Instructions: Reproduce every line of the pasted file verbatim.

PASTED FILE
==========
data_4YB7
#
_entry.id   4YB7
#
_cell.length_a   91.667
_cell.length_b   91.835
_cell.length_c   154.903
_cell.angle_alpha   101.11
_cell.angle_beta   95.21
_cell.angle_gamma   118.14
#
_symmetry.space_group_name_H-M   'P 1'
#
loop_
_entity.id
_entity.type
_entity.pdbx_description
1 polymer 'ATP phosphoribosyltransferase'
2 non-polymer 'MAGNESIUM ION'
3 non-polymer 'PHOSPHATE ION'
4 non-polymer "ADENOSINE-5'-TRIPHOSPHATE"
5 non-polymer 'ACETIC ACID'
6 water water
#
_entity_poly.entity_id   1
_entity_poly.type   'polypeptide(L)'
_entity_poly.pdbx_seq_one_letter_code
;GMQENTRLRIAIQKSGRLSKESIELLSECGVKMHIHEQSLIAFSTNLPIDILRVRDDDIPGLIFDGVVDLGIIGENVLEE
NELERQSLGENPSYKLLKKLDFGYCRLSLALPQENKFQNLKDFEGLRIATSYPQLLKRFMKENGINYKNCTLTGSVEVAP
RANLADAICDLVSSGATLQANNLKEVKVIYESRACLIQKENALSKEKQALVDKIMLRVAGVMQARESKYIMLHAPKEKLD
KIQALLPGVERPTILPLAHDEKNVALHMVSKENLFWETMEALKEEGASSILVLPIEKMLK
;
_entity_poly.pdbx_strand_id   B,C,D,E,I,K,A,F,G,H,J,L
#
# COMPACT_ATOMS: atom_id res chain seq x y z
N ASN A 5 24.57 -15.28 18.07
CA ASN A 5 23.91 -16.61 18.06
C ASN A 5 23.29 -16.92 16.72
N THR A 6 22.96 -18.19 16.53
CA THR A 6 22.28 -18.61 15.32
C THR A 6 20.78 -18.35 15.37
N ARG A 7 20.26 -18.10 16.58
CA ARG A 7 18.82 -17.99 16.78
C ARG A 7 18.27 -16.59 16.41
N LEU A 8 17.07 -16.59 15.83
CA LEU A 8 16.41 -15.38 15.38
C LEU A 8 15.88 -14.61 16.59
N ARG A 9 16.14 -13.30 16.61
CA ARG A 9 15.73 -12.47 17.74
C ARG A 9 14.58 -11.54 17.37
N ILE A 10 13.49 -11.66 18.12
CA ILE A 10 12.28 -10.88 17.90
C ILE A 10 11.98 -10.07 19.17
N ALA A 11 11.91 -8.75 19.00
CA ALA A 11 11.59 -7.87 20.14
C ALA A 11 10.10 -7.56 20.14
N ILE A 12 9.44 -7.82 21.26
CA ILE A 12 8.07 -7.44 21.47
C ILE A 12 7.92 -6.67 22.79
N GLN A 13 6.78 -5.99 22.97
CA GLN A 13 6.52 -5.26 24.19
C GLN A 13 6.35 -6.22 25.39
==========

data_4YB7
#
_entry.id   4YB7
#
_cell.length_a   91.667
_cell.length_b   91.835
_cell.length_c   154.903
_cell.angle_alpha   101.11
_cell.angle_beta   95.21
_cell.angle_gamma   118.14
#
_symmetry.space_group_name_H-M   'P 1'
#
loop_
_entity.id
_entity.type
_entity.pdbx_description
1 polymer 'ATP phosphoribosyltransferase'
2 non-polymer 'MAGNESIUM ION'
3 non-polymer 'PHOSPHATE ION'
4 non-polymer "ADENOSINE-5'-TRIPHOSPHATE"
5 non-polymer 'ACETIC ACID'
6 water water
#
_entity_poly.entity_id   1
_entity_poly.type   'polypeptide(L)'
_entity_poly.pdbx_seq_one_letter_code
;GMQENTRLRIAIQKSGRLSKESIELLSECGVKMHIHEQSLIAFSTNLPIDILRVRDDDIPGLIFDGVVDLGIIGENVLEE
NELERQSLGENPSYKLLKKLDFGYCRLSLALPQENKFQNLKDFEGLRIATSYPQLLKRFMKENGINYKNCTLTGSVEVAP
RANLADAICDLVSSGATLQANNLKEVKVIYESRACLIQKENALSKEKQALVDKIMLRVAGVMQARESKYIMLHAPKEKLD
KIQALLPGVERPTILPLAHDEKNVALHMVSKENLFWETMEALKEEGASSILVLPIEKMLK
;
_entity_poly.pdbx_strand_id   B,C,D,E,I,K,A,F,G,H,J,L
#
# COMPACT_ATOMS: atom_id res chain seq x y z
N ASN A 5 24.57 -15.28 18.07
CA ASN A 5 23.91 -16.61 18.06
C ASN A 5 23.29 -16.92 16.72
N THR A 6 22.96 -18.19 16.53
CA THR A 6 22.28 -18.61 15.32
C THR A 6 20.78 -18.35 15.37
N ARG A 7 20.26 -18.10 16.58
CA ARG A 7 18.82 -17.99 16.78
C ARG A 7 18.27 -16.59 16.41
N LEU A 8 17.07 -16.59 15.83
CA LEU A 8 16.41 -15.38 15.38
C LEU A 8 15.88 -14.61 16.59
N ARG A 9 16.14 -13.30 16.61
CA ARG A 9 15.73 -12.47 17.74
C ARG A 9 14.58 -11.54 17.37
N ILE A 10 13.49 -11.66 18.12
CA ILE A 10 12.28 -10.88 17.90
C ILE A 10 11.98 -10.07 19.17
N ALA A 11 11.91 -8.75 19.00
CA ALA A 11 11.59 -7.87 20.14
C ALA A 11 10.10 -7.56 20.14
N ILE A 12 9.44 -7.82 21.26
CA ILE A 12 8.07 -7.44 21.47
C ILE A 12 7.92 -6.67 22.79
N GLN A 13 6.78 -5.99 22.97
CA GLN A 13 6.52 -5.26 24.19
C GLN A 13 6.35 -6.22 25.39